Besides daily deals and Facebook shopping, AmEx is also cozying up to Twitter, looking to enable commerce on that platform. Less than a year ago, the two companies started taking note of how Twitter users were including hashtags when tweeting about things they’d bought or wanted to buy, or deals they’d received.
“We looked at the data, looked at what people were talking about, looked at the categories and used that really as the kernel,” says Joel Lunenfeld, who oversees Twitter’s brand strategy group. In March, the companies launched a program encouraging cardmembers to sync their accounts to receive offers for tweeting a hashtag.
AmEx won’t share specific performance metrics, but the @AmexSync account has sent out more than 232,000 tweets to date (though it should be noted the company automatically posts tweets whether a user successfully syncs up or not). Lunenfeld says getting comsumers to retweet deals is key to helping drive enrollment. And the partnership seems to be bearing fruit. Seamless, one of the program’s eight brand partners at launch, had to raise the cap on how many offers it would extend three times over a 48-hour period, says Scott.
Yet as AmEx experiments in the social arena, the fight for commerce’s future is expected to play out in the mobile arena, as more key players look to line up power positions. For example, Google unveiled its Mobile Wallet last year. PayPal has been rolling out its mobile payment system since last fall, and a joint venture by AT&T, T-Mobile and Verizon Wireless is expected to launch the ISIS mobile payment package later this year.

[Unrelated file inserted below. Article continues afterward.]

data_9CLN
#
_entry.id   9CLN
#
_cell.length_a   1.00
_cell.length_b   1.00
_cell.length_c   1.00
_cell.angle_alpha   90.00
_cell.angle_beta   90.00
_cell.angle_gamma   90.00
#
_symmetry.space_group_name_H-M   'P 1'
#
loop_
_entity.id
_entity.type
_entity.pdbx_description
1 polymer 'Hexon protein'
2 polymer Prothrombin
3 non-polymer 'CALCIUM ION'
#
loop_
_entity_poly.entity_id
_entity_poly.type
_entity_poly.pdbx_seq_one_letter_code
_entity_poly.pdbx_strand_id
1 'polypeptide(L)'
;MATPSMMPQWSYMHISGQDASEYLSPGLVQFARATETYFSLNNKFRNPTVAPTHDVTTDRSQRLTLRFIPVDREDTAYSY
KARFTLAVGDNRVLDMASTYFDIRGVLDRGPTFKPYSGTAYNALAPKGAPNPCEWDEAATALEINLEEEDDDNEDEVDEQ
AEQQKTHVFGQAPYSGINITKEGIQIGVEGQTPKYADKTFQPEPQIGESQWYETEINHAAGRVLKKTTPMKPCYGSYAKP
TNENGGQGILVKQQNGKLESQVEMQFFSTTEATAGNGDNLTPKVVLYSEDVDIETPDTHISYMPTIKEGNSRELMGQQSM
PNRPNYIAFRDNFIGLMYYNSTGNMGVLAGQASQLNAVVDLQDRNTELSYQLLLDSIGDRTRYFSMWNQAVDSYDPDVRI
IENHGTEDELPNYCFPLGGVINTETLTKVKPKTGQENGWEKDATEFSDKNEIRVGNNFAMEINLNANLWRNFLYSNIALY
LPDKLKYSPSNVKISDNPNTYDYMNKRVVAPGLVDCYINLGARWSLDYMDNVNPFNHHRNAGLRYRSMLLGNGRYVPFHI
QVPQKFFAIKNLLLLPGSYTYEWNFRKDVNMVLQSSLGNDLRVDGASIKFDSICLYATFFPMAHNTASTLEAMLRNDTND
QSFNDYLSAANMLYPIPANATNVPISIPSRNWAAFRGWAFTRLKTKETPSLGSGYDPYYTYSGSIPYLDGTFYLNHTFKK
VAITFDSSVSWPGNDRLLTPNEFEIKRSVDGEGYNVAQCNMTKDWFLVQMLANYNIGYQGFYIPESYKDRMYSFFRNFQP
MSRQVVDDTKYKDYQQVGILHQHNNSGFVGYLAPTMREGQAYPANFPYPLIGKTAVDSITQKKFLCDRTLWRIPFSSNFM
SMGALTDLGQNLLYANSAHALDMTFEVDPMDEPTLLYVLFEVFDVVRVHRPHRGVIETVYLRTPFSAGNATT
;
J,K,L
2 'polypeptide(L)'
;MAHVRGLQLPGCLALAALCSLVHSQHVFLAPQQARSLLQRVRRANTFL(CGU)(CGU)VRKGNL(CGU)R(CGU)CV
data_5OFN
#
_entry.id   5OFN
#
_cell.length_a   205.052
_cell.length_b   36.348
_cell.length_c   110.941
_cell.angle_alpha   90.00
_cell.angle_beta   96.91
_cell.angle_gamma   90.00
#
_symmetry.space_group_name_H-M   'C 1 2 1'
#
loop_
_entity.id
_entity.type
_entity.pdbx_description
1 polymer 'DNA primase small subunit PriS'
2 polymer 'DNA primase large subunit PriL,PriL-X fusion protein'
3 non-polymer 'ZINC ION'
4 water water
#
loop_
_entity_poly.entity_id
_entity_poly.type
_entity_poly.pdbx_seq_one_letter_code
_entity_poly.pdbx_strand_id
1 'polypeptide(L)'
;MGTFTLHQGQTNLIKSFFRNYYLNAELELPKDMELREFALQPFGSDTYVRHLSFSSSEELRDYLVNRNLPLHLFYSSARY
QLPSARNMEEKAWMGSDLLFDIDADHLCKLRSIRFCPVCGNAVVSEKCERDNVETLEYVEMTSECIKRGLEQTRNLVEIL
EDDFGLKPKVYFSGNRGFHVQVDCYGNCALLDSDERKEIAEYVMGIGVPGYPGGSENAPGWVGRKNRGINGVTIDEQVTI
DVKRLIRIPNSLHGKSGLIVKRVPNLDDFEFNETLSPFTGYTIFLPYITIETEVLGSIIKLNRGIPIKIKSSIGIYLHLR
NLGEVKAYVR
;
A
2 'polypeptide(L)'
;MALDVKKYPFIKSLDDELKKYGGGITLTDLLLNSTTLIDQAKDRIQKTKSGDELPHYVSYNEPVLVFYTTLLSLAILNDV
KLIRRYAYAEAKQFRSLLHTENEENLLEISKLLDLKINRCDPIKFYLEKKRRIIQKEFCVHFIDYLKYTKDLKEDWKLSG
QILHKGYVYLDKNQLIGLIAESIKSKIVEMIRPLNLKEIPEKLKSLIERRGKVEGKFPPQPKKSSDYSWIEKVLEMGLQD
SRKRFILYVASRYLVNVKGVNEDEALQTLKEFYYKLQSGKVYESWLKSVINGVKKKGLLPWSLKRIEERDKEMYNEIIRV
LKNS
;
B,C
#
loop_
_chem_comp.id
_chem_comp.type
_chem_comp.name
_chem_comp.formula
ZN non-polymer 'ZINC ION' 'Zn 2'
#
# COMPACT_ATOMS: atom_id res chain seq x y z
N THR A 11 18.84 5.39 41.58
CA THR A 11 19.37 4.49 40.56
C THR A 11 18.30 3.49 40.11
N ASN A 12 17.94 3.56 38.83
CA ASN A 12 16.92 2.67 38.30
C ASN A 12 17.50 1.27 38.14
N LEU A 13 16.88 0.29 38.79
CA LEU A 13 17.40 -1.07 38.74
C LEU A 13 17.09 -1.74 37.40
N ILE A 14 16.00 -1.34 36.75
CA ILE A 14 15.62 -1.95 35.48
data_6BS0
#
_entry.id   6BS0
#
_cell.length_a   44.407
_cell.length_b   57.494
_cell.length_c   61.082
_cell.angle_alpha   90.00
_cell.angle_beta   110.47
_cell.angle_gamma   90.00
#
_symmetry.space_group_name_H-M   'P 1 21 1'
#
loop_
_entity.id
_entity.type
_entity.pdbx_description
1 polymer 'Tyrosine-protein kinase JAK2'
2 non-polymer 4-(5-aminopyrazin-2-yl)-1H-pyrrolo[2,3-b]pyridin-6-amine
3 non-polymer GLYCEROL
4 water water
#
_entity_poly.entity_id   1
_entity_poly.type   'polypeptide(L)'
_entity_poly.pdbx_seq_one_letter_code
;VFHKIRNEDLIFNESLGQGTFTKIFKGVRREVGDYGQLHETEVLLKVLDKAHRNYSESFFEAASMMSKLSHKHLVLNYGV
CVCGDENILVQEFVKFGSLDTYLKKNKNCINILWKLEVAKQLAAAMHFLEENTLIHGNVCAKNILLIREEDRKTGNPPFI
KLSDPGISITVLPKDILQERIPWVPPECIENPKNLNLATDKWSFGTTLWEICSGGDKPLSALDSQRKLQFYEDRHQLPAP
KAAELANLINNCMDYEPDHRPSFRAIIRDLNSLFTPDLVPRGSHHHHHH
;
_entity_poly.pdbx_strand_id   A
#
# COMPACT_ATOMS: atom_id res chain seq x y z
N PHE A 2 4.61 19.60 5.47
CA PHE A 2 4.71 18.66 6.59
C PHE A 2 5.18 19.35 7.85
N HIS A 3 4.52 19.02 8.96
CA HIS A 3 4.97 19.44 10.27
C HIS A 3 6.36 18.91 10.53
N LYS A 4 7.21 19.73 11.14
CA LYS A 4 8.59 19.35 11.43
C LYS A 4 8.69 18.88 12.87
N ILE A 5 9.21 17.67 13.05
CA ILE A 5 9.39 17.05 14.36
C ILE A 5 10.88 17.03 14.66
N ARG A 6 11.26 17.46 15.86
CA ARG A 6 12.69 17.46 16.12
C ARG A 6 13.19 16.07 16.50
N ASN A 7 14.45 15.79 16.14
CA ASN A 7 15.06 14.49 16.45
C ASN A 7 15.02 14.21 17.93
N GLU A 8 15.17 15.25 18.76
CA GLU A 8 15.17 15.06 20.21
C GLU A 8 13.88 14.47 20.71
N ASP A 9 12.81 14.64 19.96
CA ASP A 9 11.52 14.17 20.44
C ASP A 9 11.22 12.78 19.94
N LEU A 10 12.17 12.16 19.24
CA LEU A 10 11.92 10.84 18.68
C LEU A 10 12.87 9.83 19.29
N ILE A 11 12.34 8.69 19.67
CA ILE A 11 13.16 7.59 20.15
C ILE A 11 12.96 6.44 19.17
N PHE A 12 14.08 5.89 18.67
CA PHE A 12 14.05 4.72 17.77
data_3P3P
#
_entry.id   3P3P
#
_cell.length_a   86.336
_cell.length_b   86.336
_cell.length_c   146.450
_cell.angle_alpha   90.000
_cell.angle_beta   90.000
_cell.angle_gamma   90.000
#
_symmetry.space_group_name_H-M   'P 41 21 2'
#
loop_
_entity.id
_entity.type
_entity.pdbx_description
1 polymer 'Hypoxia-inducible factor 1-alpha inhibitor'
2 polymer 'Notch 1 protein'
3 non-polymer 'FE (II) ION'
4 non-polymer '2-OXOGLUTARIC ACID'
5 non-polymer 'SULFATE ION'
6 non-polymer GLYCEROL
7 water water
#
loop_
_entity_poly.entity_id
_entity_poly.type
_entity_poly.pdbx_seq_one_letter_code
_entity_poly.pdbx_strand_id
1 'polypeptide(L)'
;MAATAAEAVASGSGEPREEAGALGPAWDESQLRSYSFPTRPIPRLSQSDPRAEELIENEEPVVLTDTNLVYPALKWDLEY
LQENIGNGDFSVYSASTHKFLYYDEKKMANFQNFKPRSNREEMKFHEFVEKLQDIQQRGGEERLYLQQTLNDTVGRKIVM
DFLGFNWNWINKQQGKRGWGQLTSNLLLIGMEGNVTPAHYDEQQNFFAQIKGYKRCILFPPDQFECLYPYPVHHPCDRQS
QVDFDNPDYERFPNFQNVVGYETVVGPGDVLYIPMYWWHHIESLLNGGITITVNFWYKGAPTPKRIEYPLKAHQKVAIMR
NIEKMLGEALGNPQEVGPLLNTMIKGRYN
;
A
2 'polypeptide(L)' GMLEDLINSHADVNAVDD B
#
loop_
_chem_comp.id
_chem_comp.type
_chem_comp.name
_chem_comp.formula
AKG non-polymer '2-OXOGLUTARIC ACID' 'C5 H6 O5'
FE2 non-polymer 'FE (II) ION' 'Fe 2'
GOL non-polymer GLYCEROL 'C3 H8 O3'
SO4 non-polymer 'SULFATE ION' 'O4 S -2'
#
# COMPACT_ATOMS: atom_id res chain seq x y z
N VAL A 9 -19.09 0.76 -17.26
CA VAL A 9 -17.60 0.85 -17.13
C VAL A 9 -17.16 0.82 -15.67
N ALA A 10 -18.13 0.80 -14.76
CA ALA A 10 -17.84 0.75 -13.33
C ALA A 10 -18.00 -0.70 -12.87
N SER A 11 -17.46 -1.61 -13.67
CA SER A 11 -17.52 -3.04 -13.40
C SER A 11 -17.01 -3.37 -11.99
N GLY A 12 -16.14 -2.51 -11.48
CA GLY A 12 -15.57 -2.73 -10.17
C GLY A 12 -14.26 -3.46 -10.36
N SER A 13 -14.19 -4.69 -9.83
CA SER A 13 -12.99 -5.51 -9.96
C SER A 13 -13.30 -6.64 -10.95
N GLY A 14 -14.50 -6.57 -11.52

AmEx is already well positioned. A consumer can link his AmEx card to his PayPal account, and three of the company’s cards will be available through ISIS. But perhaps the best indicator of where AmEx wants to take mobile came, if subtly, a few weeks ago in an update to its iPhone app. With that update, AmEx pushed a new My Offers feature to users populated with deals from the social programs as well as ones specific to an individual cardmember’s purchase history and iPhone’s location.
But the battle to own the mobile commerce relationship with consumers promises to be fierce, and mobile deals look to be a key front. Google already rolled out an Offers product during its wallet launch event. PayPal is making a similar push. But the issue those two companies face, particularly Google, comes back to purchase histories—once again, an AmEx strength. Google has sought to sidestep the issue with prompts for users to personalize their deals preferences, whereas PayPal can factor in purchase history (but only insofar as purchases are made through PayPal).
“The relationship consumers have with PayPal is quite different than what one has with American Express and perhaps other card products,” says Denée Carrington, a former new product development director at AmEx and now senior analyst, consumer product strategy at Forrester Research.
Until PayPal, Google, Visa and Groupon solidify or stake themselves in the social-local-mobile commerce landscape—and that means with users—they risk having to compete in a world that AmEx created and users adopted. “It begins to frame their expectation for how commerce should work,” says Carrington.
But with all the balls AmEx has in play—and those it’s readying to pitch—it is perhaps inevitable that it would bump up against its partners. AmEx is looking to add location-based alerts to its iPhone app so that when a cardmember swipes his card he would receive a location-based alert of a complementary offer nearby—a deal at a retailer a few blocks from where he just finished lunch, for example. As it happens, Foursquare is readying a similar product that would let businesses tap into its Explore location-discovery algorithm and target offers to users, according to Furst.
The big question going forward is: Will those partners be able to resist AmEx’s powerful data supply, not to mention its relationship with consumers wallets? After all, it’s hard to pass up a deal on a cheesecake.